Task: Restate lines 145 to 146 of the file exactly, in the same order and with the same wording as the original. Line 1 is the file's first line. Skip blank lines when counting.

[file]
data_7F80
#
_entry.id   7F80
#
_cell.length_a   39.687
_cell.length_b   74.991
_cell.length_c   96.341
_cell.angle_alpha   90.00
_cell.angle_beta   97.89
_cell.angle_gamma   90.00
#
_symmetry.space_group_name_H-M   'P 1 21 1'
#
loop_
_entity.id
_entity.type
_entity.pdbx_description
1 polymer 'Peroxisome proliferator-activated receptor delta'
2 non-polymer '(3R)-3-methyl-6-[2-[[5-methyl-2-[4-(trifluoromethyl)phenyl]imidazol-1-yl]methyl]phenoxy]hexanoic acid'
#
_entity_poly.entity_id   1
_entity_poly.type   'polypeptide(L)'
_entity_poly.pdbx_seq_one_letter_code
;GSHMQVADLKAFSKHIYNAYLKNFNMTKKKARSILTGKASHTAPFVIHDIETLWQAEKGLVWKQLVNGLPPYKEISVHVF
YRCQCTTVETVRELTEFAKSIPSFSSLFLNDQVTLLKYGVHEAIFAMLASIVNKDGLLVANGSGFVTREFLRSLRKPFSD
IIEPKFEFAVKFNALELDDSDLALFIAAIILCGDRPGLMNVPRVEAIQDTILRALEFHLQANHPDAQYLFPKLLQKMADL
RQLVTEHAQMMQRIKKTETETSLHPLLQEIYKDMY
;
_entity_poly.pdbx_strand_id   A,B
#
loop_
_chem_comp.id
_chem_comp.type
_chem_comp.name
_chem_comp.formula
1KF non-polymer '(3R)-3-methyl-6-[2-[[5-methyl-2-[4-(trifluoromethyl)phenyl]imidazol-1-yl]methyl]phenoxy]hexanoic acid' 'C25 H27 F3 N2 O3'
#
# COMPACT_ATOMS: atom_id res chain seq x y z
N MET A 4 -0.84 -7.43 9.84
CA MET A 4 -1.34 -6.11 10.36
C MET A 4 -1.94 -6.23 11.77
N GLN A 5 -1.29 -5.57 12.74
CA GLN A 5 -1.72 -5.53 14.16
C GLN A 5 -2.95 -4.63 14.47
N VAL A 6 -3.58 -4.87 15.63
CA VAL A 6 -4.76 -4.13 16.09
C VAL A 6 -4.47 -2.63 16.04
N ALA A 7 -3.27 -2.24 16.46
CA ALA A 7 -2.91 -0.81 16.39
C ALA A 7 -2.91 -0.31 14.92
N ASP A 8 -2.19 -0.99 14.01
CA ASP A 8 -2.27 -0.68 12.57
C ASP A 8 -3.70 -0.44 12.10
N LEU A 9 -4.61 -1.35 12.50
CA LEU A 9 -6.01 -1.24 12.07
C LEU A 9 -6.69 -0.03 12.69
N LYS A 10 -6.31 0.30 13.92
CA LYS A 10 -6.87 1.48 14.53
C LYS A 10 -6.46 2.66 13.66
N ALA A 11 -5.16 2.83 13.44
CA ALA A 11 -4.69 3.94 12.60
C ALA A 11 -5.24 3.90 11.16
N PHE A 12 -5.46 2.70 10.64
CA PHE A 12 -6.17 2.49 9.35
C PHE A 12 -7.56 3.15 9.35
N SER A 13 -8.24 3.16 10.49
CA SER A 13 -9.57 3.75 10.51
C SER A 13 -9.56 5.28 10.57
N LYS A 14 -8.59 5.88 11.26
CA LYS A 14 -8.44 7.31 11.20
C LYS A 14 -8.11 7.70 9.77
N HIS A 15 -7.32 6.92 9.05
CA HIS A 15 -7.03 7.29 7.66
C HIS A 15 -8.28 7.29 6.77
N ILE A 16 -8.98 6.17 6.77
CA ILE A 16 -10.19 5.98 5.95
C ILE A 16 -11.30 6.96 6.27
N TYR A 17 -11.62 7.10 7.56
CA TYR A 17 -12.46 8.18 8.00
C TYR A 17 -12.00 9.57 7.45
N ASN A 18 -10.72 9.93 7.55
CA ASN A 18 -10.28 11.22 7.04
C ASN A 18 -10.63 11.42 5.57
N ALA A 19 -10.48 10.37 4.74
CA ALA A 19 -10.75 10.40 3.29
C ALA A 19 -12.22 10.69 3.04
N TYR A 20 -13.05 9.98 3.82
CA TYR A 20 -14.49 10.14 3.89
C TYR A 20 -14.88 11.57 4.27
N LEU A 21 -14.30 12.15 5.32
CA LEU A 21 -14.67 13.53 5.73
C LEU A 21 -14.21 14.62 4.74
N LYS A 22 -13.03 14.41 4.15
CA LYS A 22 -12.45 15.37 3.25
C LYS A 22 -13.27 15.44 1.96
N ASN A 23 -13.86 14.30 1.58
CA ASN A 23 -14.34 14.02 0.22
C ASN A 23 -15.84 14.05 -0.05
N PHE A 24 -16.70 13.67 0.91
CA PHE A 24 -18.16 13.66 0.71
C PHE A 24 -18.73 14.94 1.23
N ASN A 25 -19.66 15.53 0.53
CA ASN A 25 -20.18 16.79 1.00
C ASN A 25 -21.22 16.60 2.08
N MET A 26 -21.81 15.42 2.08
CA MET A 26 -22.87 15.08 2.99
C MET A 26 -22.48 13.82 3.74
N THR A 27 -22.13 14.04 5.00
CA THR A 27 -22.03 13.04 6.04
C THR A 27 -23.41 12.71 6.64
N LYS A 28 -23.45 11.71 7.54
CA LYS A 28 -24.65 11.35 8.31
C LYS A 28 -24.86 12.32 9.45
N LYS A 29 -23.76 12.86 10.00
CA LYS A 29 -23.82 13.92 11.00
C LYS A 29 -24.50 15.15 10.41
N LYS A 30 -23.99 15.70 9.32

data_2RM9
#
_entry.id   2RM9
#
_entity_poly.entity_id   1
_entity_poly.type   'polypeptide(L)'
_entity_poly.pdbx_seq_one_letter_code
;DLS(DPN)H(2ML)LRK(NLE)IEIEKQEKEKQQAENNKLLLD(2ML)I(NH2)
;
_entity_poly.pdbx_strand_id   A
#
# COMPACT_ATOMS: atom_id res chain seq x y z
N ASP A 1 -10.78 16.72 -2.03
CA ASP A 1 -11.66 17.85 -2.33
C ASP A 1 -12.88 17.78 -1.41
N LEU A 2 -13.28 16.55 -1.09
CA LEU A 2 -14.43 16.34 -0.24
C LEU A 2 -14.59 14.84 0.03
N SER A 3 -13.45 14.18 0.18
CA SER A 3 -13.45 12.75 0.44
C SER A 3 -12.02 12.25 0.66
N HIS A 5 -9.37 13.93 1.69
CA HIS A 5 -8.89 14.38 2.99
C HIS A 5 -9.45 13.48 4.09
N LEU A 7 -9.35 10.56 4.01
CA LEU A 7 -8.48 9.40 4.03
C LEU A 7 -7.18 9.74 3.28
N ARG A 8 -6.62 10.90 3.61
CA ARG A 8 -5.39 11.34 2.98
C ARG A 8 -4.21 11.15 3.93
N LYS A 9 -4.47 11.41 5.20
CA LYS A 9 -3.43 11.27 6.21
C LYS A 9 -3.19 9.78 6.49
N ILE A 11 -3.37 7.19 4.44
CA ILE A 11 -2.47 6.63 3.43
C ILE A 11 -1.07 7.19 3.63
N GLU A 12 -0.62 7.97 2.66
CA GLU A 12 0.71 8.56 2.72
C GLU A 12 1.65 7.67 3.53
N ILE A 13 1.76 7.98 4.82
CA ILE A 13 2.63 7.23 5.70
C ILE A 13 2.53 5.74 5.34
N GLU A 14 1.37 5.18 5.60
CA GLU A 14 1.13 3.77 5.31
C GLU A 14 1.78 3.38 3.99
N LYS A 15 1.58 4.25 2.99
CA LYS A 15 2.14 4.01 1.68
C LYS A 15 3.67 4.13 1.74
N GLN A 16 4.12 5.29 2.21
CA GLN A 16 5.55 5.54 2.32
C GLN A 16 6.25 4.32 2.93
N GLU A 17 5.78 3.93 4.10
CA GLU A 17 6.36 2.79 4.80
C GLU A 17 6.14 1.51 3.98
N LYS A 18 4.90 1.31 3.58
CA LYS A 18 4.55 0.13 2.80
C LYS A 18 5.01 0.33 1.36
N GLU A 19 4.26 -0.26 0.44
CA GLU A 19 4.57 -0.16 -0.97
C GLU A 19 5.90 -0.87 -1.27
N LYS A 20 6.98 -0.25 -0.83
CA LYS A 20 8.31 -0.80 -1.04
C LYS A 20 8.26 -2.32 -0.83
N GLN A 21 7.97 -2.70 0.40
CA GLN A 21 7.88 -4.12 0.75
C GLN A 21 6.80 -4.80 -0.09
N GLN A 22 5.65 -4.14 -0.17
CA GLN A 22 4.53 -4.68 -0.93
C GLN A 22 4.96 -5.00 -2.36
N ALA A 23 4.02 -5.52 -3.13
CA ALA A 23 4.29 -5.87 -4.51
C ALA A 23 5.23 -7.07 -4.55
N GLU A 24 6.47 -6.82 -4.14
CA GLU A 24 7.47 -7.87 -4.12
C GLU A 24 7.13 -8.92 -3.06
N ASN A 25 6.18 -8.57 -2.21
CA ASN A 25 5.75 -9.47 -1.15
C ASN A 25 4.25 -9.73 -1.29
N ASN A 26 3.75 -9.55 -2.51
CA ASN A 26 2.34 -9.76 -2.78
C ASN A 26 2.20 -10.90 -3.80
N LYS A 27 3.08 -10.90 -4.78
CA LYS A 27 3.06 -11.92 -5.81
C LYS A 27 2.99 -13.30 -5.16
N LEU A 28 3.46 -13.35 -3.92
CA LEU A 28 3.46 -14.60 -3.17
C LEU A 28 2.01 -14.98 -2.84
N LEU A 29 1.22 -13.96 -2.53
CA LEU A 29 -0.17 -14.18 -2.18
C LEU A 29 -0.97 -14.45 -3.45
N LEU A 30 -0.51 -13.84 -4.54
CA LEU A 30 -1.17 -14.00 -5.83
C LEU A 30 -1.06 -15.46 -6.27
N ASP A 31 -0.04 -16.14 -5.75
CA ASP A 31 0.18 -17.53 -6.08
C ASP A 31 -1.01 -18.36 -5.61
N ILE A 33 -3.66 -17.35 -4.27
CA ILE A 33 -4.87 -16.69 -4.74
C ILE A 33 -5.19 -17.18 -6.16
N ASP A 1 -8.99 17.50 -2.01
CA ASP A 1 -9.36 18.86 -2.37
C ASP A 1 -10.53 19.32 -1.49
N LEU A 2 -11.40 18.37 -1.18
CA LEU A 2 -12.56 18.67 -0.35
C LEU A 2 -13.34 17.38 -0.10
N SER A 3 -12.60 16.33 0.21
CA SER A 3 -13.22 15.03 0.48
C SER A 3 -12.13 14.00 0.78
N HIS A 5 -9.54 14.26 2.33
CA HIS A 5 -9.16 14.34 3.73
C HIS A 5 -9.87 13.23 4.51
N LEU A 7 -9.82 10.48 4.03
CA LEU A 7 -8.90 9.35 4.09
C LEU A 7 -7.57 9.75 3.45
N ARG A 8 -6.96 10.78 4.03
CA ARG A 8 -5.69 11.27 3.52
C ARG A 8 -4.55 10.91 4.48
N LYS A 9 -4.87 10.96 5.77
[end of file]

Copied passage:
N ARG A 8 -6.62 10.90 3.61
CA ARG A 8 -5.39 11.34 2.98